- "So stop appealing to overly arousing your core base. Boycotting will just arouse your core base only, but saying that I don’t approve of it... I won't show up there, endears you to election kingmakers. If you are interested in future elections then these are some of the things you must be thinking of doing."
Professor Ransford Van Gyampo, a senior lecturer at the University of Ghana, has said that the former president John Mahama’s decision to boycott President Akufo-Addo’s inauguration was a sign of political immaturity.
Gyampo believes being present at the ceremony would not have changed the stance of the presidential candidate of the National Democratic Congress (NDC) in connection to the outcome of Elections 2020.
Speaking on The Asaase Breakfast Show on Friday (8 January), Professor Gyampo said turning up at the national event would have won Mahama a great deal of respect.
“It is not good for us, so for me, I think it wouldn’t have spoilt anything. It would have rather made you politically mature in the sight of many Ghanaians,” Gyampo argued.
He added: “Politicians must stop appealing to their core support base. If the 2020 general election is anything to go by, it must teach lessons to politicians.
“Oftentimes what they do does not appeal to election kingmakers. New Patriotic Party people think all Ghanaians are NPP; National Democratic Congress people think all Ghanaians are NDC.”
National interest first
Professor Gyampo urged politicians to desist from appealing solely to their supporters, if they really want to win elections.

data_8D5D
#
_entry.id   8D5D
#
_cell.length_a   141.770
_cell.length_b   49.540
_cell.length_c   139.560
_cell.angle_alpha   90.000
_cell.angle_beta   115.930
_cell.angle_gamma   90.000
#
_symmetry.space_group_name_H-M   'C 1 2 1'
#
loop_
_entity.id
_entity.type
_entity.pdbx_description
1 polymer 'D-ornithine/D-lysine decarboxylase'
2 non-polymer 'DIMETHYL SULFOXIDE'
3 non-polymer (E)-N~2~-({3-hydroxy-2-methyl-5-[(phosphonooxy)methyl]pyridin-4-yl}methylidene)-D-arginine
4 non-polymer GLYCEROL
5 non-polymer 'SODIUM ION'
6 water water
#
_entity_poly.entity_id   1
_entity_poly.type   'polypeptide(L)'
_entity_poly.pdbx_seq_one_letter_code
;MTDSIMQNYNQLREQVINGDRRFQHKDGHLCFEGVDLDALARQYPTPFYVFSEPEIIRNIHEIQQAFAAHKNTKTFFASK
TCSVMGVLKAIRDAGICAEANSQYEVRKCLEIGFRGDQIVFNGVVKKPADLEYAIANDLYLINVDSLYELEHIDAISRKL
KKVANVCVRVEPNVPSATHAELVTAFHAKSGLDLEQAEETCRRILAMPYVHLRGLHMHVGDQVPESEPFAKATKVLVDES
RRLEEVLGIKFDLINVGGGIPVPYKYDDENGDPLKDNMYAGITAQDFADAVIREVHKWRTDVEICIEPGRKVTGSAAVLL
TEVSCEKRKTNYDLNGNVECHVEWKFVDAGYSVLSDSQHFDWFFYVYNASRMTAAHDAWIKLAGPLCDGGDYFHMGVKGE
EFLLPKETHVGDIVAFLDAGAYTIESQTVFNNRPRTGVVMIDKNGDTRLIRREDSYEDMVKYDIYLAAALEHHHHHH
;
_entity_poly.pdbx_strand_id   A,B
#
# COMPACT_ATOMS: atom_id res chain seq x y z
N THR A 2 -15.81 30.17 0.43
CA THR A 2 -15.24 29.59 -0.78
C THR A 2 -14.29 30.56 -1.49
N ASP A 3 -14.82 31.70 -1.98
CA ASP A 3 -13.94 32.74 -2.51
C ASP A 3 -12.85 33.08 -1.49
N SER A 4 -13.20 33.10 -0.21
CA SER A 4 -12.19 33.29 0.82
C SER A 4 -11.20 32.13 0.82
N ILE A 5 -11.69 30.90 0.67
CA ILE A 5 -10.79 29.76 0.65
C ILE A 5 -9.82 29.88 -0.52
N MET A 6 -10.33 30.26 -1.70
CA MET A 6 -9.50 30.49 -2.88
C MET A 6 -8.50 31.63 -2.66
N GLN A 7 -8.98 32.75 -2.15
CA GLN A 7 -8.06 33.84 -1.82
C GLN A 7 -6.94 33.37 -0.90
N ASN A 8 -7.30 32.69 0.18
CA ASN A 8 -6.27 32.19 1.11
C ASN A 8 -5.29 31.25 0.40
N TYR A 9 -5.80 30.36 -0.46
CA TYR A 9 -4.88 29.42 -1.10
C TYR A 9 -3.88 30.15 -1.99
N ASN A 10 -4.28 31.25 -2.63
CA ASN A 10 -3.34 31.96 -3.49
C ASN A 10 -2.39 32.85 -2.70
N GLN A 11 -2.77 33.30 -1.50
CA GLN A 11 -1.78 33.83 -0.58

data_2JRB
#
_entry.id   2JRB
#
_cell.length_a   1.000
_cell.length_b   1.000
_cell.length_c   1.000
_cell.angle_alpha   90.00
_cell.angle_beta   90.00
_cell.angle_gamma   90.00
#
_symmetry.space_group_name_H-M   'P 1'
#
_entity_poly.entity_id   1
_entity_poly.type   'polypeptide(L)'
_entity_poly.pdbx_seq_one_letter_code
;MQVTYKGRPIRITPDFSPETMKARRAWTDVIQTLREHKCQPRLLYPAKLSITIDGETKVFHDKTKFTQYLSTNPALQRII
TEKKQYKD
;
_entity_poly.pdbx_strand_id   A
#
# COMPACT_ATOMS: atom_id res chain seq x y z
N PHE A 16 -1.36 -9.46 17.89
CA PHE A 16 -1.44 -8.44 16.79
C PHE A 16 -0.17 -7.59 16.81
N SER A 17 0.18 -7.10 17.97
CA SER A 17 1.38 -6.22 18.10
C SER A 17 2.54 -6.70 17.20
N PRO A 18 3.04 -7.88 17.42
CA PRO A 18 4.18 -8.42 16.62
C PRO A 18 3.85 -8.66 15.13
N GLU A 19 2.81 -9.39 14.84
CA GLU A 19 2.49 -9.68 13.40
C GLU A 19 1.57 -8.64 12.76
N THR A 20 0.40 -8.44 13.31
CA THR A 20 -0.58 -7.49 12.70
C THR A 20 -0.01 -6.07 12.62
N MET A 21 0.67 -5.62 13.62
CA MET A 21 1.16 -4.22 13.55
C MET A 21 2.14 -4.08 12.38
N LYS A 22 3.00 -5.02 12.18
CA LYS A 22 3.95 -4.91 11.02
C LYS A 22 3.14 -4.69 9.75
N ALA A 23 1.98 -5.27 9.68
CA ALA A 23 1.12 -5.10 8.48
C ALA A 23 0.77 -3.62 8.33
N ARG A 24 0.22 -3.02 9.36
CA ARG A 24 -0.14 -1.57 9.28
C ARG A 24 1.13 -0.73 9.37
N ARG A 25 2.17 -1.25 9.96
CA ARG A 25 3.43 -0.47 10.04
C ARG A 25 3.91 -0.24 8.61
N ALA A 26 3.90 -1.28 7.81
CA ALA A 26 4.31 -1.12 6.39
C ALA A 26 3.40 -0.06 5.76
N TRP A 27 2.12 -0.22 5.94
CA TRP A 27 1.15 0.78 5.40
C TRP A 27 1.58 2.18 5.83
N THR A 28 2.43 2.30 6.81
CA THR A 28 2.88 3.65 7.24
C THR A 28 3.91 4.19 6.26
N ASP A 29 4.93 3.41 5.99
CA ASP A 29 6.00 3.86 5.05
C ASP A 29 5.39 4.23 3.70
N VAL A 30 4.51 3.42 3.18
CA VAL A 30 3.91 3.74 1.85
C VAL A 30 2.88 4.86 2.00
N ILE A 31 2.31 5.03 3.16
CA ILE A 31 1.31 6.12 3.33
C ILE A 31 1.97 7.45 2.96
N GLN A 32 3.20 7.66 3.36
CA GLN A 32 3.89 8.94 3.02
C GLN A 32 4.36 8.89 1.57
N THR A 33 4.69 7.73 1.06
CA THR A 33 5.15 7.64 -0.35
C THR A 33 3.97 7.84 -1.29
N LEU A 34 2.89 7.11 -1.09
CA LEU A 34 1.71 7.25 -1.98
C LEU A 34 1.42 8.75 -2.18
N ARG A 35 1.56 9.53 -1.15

“It is not a wise thing to do: to always do things that appeal to your support base. They are not enough. The people who voted for the NDC to get the seats in Parliament, they are all not NDC supporters: there are some who were sitting on the fence.
“The people who voted for Nana Akufo-Addo in 2016 to give that monumental defeat to the NDC, they were not all NPP supporters.”
He argued that politicians must always focus on the national interest.
“So stop appealing to overly arousing your core base. Boycotting will just arouse your core base only, but saying that ‘I don’t approve of it … I won’t show up there,’ endears you to election kingmakers. If you are interested in future elections then these are some of the things you must be thinking of doing.”
However, Dr Kwaku Agyeman-Budu, the head of law centres at the GIMPA Faculty of Law, believes that Mahama may have boycotted the inauguration to avoid endorsing the outcome of the 2020 election.
“To the outside world and foreign dignitaries and all that, it sends a kind of message to your base. For instance, to the outside world and those who may be sitting on the fence, fine: you have shown maturity and all that.
“But remember, inasmuch as you need those on the fence to win, you actually need first and foremost your base to turn out.
“So it is possible that you can appeal to those on the fence but what if your core base also decides to sit it out?” Agyeman-Budu said. “Can you win with the middle vote alone?
“So I am not saying that it is right or wrong that he did not go, but I am sure he did not want to lend credence to the fact that … maybe for propaganda purposes.”
NDC MPs also boycotted the inauguration. Last week, Mahama petitioned the Supreme Court over the outcome of the 2020 general election.